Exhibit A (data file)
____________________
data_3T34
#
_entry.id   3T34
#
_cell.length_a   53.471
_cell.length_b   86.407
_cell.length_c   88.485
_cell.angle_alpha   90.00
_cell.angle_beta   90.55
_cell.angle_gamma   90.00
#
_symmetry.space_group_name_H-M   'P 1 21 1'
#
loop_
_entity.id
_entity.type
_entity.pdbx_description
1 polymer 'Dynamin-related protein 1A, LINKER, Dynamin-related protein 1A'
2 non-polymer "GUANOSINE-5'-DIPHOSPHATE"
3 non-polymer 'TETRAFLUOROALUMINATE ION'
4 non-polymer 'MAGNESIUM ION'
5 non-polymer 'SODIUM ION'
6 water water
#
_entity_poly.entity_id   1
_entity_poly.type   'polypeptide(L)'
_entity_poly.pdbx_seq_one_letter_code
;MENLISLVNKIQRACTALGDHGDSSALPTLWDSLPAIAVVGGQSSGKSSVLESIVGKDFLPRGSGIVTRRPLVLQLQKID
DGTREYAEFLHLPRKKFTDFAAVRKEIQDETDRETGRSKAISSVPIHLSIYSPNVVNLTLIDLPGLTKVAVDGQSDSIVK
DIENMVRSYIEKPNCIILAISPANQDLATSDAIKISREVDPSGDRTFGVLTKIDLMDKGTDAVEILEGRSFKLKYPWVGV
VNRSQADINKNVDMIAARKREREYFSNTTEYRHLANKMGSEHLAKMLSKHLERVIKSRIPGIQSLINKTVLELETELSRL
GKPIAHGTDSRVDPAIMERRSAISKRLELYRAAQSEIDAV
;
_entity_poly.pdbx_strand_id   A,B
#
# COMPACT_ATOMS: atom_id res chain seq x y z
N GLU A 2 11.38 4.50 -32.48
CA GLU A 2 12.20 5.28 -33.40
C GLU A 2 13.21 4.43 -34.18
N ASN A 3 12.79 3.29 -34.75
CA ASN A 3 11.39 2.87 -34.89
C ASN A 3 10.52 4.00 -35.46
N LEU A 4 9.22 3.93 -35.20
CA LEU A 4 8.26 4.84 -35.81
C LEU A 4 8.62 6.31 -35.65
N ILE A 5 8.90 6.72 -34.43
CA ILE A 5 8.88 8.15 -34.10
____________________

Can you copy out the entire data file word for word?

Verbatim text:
data_3T34
#
_entry.id   3T34
#
_cell.length_a   53.471
_cell.length_b   86.407
_cell.length_c   88.485
_cell.angle_alpha   90.00
_cell.angle_beta   90.55
_cell.angle_gamma   90.00
#
_symmetry.space_group_name_H-M   'P 1 21 1'
#
loop_
_entity.id
_entity.type
_entity.pdbx_description
1 polymer 'Dynamin-related protein 1A, LINKER, Dynamin-related protein 1A'
2 non-polymer "GUANOSINE-5'-DIPHOSPHATE"
3 non-polymer 'TETRAFLUOROALUMINATE ION'
4 non-polymer 'MAGNESIUM ION'
5 non-polymer 'SODIUM ION'
6 water water
#
_entity_poly.entity_id   1
_entity_poly.type   'polypeptide(L)'
_entity_poly.pdbx_seq_one_letter_code
;MENLISLVNKIQRACTALGDHGDSSALPTLWDSLPAIAVVGGQSSGKSSVLESIVGKDFLPRGSGIVTRRPLVLQLQKID
DGTREYAEFLHLPRKKFTDFAAVRKEIQDETDRETGRSKAISSVPIHLSIYSPNVVNLTLIDLPGLTKVAVDGQSDSIVK
DIENMVRSYIEKPNCIILAISPANQDLATSDAIKISREVDPSGDRTFGVLTKIDLMDKGTDAVEILEGRSFKLKYPWVGV
VNRSQADINKNVDMIAARKREREYFSNTTEYRHLANKMGSEHLAKMLSKHLERVIKSRIPGIQSLINKTVLELETELSRL
GKPIAHGTDSRVDPAIMERRSAISKRLELYRAAQSEIDAV
;
_entity_poly.pdbx_strand_id   A,B
#
# COMPACT_ATOMS: atom_id res chain seq x y z
N GLU A 2 11.38 4.50 -32.48
CA GLU A 2 12.20 5.28 -33.40
C GLU A 2 13.21 4.43 -34.18
N ASN A 3 12.79 3.29 -34.75
CA ASN A 3 11.39 2.87 -34.89
C ASN A 3 10.52 4.00 -35.46
N LEU A 4 9.22 3.93 -35.20
CA LEU A 4 8.26 4.84 -35.81
C LEU A 4 8.62 6.31 -35.65
N ILE A 5 8.90 6.72 -34.43
CA ILE A 5 8.88 8.15 -34.10